The plot is very similar to the Brazilian novel "Incidente em Antares" (Incident in Antares) by Erico Verissimo, which was published in 1971. A mini-series based on the book, Antares Incident (1994), was released in Brazil in 1994. See more »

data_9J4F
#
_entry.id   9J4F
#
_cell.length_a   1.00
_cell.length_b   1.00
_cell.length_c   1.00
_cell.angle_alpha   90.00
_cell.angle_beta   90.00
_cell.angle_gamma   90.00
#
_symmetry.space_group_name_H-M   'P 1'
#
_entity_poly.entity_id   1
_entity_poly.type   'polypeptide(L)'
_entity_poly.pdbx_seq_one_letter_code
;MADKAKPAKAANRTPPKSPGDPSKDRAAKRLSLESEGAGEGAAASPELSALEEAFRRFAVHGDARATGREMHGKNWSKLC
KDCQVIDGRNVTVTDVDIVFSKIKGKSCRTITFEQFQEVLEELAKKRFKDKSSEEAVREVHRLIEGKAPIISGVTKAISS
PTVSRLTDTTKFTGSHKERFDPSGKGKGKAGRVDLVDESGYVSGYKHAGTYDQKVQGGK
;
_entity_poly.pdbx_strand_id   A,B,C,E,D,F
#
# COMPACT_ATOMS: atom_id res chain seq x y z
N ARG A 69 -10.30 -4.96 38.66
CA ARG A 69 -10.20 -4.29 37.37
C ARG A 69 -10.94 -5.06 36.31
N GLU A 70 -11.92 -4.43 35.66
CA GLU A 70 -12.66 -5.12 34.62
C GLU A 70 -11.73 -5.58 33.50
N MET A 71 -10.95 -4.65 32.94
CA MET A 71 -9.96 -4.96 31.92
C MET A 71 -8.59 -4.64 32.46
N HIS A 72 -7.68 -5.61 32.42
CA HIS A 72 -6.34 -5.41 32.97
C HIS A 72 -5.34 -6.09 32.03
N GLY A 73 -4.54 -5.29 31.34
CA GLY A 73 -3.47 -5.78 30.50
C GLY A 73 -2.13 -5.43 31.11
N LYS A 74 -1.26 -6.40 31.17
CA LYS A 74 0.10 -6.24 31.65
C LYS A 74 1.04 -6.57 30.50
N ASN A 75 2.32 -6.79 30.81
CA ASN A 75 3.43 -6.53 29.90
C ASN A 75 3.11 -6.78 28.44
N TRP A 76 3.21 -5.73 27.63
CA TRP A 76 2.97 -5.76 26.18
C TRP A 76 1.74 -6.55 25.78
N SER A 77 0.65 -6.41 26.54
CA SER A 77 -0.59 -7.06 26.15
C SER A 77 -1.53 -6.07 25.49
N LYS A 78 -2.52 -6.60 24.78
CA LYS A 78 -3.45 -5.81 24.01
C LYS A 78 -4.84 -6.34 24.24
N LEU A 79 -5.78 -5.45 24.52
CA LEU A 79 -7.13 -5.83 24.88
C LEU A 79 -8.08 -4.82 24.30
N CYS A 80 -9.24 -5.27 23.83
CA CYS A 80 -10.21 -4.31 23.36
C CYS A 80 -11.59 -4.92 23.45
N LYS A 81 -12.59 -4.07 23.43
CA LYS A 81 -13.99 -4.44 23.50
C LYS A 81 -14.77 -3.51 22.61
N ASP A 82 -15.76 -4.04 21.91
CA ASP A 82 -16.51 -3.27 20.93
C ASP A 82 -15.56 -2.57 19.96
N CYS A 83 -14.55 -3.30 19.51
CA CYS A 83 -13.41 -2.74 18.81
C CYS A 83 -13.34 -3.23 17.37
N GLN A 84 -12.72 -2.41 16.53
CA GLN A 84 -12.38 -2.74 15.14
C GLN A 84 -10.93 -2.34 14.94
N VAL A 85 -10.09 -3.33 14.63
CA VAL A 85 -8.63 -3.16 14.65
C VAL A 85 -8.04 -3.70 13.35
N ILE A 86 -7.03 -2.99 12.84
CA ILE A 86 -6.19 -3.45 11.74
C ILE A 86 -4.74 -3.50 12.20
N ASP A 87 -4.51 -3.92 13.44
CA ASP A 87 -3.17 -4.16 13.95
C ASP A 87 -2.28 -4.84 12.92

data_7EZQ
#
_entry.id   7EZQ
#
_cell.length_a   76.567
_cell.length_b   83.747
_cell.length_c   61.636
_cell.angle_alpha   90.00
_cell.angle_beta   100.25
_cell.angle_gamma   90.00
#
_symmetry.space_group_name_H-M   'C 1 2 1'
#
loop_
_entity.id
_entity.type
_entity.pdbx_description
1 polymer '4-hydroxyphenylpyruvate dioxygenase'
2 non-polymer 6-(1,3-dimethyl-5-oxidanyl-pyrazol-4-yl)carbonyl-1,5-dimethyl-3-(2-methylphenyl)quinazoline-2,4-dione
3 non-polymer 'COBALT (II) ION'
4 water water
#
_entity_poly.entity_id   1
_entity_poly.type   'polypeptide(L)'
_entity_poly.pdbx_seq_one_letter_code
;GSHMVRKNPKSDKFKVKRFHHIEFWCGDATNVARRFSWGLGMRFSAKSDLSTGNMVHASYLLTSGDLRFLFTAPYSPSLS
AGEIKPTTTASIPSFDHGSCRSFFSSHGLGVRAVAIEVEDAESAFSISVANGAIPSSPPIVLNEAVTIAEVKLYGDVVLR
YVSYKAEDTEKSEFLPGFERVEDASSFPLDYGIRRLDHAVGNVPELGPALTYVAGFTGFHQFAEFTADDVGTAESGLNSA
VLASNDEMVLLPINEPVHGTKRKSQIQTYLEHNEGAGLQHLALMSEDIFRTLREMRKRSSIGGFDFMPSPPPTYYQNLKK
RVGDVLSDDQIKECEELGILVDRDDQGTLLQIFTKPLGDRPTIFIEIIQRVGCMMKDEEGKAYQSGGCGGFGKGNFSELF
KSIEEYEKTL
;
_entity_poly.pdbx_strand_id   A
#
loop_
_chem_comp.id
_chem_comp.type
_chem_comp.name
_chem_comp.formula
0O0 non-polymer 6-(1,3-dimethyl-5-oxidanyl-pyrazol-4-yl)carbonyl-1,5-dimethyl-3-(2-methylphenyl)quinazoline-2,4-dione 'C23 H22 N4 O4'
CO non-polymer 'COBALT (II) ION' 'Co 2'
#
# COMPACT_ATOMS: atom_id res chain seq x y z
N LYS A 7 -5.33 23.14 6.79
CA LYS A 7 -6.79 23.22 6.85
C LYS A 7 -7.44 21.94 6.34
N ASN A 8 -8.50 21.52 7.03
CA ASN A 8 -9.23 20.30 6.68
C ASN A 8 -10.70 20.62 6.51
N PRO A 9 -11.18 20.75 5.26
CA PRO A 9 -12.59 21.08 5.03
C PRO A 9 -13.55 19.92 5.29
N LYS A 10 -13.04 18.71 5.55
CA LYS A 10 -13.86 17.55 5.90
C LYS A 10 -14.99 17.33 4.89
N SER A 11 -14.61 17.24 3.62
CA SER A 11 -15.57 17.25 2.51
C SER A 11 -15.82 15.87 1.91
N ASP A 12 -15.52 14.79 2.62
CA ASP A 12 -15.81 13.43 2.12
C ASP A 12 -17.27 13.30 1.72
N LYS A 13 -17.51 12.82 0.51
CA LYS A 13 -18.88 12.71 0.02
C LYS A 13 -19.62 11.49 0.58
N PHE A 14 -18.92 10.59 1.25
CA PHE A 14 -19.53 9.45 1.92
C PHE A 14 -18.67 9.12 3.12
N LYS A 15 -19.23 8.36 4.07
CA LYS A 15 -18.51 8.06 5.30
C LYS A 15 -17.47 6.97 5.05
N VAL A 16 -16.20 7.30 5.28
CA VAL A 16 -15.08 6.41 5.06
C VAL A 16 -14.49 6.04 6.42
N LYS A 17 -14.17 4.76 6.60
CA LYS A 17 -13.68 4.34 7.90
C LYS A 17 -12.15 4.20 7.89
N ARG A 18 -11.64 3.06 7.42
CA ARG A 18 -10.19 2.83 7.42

Four and a half thousand years ago, the Sumerian civilization existed in the land we now call Iraq. In a surviving work of their literature, deciphered from a baked clay tablet, we learn that their goddess of love, named Inanna (who was called Ishtar by the later Babylonians), threatened to go down to the Underworld and smash the doors, saying: 'And all the dead will get out, and they will outnumber the living.' This ancient fear of our species, explicitly documented circa 2500 BC but really extending throughout the entire history of mankind, is explored in this strange and eerie French film, which has now inspired a popular French television series of the same original title and theme. This film is entitled in French LES REVENANTS, which means THE RETURNED, and that is the title used now on the DVD release with English subtitles, though the cinema release with subtitles a few years ago was as THEY CAME BACK, a title which has now been abandoned, so that the continuity may be clear to purchasers that this is the basis of the TV series, which is making a hit. Essentially, this is a film about zombies, but it is not at all a horror film, and none of them stagger around making gormless noises and bashing people. Nor are they comical, in the hysterically funny mode of SHAUN OF THE DEAD with Simon Pegg (2004, see my review), which by strange coincidence came out in the same year as this film, for this film portrays zombies very seriously and thoughtfully, and is as far from being a comedy as you can get. The study of the 'returned dead' is extremely sophisticated. One day, without explanation, large numbers of recently dead people are seen walking from the cemetery back into a provincial French town. They are all physically fit but rather dazed and uncommunicative. In this town alone, 13,000 of them suddenly appear, having left their graves. They are not at all threatening, but are quiet and reserved and, somewhat ominously, all seem to have an understanding with one another. We are told that millions of 'returned dead' have appeared all over France, and some satire creeps into the film here, because meetings are held in which various politically correct people insist that the human rights of these dead people must be respected, they must all have their old jobs back, and their pensions must be reinstated. Most of them are elderly, but there are a few younger ones and children. Extensive bureaucracy then grinds into slow motion, as the returnees are identified and kept in a compound, sleeping on bunks before being reunited with their families. But then it is noticed that they are not sleeping, but merely pretending to sleep. It is also noticed that their body temperatures are all five degrees lower than normal. They are hyper-active and begin to have secret meetings at night while 'living humans' are asleep. They become increasingly restless and seem continually to want to flee, but it is not clear to where they wish to flee. They have mostly lost their memories, which come back to them slowly, although they are perfectly capable of speaking fluently when they need to, and of carrying out any daily tasks. They remember where they used to live and recognise their family members. But they appear to be incapable of relating to any living person emotionally, or having any feelings. Hence, there are no tearful reunions and desperate huggings. They are distant, and the living humans are made very uncomfortable by their presence, so that many people refuse to see the returned dead whom they had once loved. This is a very strange film indeed, very much under-stated, and hence all the more effective for that reason. This wonderfully evocative and mysterious film was the first film directed by Robin Campillo, and it was an impressive debut, done with great skill. He has just completed his second film, EASTERN BOYS (2013), which is apparently not yet released. Campillo also wrote this film, jointly with Brigitte Tijou. It is no wonder that this provocative and disturbing examination of one of our deepest fears has inspired a television series, for it is easy to think of endless episodes in which further and further layers of mystery are peeled away from this nearly inexhaustible subject. After all, the subject of zombies is never really dead, even though they themselves are.
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